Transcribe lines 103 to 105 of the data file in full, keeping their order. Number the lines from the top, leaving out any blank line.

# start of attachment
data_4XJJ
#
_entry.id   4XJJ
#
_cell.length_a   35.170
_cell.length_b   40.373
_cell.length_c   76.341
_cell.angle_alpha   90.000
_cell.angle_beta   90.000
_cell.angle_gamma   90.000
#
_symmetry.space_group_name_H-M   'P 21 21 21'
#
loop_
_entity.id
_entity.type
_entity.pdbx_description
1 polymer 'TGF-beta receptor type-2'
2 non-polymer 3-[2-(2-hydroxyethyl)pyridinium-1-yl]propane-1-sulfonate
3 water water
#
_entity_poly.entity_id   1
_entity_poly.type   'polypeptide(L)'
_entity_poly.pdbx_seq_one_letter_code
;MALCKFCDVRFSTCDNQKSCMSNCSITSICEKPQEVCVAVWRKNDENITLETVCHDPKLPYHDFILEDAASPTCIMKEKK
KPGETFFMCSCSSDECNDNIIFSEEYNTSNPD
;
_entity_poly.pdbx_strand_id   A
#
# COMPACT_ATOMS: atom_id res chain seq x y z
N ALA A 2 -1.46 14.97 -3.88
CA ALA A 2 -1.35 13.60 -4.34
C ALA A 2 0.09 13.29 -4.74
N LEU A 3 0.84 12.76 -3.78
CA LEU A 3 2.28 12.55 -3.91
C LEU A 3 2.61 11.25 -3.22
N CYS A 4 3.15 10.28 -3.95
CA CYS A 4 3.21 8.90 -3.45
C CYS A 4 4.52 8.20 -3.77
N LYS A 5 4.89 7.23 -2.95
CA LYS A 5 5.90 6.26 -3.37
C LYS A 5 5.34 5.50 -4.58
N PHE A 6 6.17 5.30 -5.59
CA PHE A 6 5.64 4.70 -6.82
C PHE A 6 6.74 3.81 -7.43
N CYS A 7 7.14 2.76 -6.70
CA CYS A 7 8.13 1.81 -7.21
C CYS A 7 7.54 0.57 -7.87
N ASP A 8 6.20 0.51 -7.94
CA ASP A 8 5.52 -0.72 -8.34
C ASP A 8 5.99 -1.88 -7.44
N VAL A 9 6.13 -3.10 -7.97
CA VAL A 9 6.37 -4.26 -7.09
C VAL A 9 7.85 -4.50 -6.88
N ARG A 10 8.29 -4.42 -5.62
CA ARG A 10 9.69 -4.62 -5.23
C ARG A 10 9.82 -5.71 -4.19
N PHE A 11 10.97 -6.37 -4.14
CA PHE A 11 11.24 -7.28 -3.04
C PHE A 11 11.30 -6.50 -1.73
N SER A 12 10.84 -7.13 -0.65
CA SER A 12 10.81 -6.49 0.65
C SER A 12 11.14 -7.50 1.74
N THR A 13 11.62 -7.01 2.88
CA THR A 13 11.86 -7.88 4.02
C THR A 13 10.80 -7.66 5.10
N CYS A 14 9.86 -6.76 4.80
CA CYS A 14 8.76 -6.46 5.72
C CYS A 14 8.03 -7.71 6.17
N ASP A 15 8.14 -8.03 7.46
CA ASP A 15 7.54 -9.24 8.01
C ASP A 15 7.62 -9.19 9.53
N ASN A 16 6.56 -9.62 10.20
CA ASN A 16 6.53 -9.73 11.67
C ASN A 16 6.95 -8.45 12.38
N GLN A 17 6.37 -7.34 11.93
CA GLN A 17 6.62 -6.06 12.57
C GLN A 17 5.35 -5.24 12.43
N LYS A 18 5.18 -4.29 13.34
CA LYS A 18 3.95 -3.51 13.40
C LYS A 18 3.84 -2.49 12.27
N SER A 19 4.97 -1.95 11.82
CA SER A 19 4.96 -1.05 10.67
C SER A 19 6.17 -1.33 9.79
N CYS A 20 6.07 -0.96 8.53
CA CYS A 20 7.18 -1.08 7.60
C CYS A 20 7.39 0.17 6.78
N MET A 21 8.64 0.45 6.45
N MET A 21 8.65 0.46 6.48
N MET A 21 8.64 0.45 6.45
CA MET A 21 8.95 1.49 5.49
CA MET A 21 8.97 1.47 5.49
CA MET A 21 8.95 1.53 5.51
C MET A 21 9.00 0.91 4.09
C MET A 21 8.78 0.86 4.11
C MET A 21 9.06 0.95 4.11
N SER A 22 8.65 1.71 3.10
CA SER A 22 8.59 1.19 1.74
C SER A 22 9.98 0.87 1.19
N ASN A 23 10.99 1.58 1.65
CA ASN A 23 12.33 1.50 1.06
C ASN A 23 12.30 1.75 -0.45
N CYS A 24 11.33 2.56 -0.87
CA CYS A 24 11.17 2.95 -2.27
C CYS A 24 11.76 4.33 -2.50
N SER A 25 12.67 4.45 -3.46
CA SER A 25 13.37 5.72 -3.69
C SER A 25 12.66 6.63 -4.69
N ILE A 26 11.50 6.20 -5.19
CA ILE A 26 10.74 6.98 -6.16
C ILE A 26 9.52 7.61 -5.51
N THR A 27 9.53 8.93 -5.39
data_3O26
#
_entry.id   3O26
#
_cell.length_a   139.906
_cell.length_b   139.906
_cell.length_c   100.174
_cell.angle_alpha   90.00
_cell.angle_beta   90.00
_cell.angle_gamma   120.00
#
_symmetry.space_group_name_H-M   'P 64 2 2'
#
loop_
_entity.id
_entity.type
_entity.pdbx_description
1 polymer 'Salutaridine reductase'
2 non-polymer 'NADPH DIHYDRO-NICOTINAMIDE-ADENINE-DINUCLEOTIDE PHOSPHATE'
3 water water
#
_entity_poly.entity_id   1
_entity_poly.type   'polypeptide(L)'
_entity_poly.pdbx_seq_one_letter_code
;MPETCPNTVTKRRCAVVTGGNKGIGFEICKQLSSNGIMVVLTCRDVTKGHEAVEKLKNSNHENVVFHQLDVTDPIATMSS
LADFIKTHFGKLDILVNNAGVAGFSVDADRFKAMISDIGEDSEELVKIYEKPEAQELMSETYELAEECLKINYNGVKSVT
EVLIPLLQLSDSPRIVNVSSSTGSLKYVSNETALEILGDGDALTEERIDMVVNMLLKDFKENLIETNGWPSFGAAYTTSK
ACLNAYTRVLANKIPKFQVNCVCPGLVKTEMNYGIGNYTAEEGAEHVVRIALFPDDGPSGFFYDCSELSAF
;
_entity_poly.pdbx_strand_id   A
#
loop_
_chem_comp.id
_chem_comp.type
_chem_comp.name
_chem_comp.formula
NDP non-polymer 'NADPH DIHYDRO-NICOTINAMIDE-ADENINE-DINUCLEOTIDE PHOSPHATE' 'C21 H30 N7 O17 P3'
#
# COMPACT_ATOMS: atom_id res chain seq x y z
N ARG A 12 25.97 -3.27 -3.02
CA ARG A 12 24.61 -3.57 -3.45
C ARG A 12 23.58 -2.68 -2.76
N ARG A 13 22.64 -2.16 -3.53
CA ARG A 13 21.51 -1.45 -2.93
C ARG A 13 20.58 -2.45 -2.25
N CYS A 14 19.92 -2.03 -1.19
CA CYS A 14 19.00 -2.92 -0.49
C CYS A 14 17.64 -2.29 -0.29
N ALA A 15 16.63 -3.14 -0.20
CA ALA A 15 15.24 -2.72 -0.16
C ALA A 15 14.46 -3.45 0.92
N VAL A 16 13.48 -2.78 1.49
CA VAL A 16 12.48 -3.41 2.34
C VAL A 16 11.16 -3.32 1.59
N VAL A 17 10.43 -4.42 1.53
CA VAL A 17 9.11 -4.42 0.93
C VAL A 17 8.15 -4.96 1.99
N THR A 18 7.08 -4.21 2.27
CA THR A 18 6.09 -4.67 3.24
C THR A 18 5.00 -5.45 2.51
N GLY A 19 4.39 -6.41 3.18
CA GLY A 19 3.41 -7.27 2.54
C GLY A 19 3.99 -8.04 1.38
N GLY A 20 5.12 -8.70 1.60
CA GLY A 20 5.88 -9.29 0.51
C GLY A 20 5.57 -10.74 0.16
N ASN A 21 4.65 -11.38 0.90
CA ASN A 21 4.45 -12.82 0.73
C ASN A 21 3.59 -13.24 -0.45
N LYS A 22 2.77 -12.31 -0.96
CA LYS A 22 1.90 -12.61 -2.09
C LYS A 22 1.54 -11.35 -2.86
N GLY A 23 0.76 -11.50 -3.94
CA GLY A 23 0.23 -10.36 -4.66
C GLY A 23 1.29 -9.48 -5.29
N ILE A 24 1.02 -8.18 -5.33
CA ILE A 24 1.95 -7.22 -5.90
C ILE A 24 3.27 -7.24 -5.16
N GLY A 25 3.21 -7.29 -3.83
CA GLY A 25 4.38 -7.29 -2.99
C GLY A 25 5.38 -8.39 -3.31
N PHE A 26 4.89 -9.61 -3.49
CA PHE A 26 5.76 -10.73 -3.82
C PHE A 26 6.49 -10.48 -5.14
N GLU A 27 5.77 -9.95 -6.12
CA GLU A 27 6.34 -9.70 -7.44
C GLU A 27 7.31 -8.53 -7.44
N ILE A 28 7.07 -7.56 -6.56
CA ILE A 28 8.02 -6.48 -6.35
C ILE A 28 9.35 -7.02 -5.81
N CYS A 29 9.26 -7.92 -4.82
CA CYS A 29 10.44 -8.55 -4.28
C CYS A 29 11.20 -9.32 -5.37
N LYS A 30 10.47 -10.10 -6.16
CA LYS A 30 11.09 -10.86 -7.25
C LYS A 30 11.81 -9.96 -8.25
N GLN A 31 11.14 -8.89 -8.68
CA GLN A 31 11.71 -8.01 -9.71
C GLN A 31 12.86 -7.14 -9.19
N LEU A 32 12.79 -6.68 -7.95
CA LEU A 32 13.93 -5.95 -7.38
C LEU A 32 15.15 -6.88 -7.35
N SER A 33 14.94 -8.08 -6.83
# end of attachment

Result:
N CYS A 24 11.33 2.56 -0.87
CA CYS A 24 11.17 2.95 -2.27
C CYS A 24 11.76 4.33 -2.50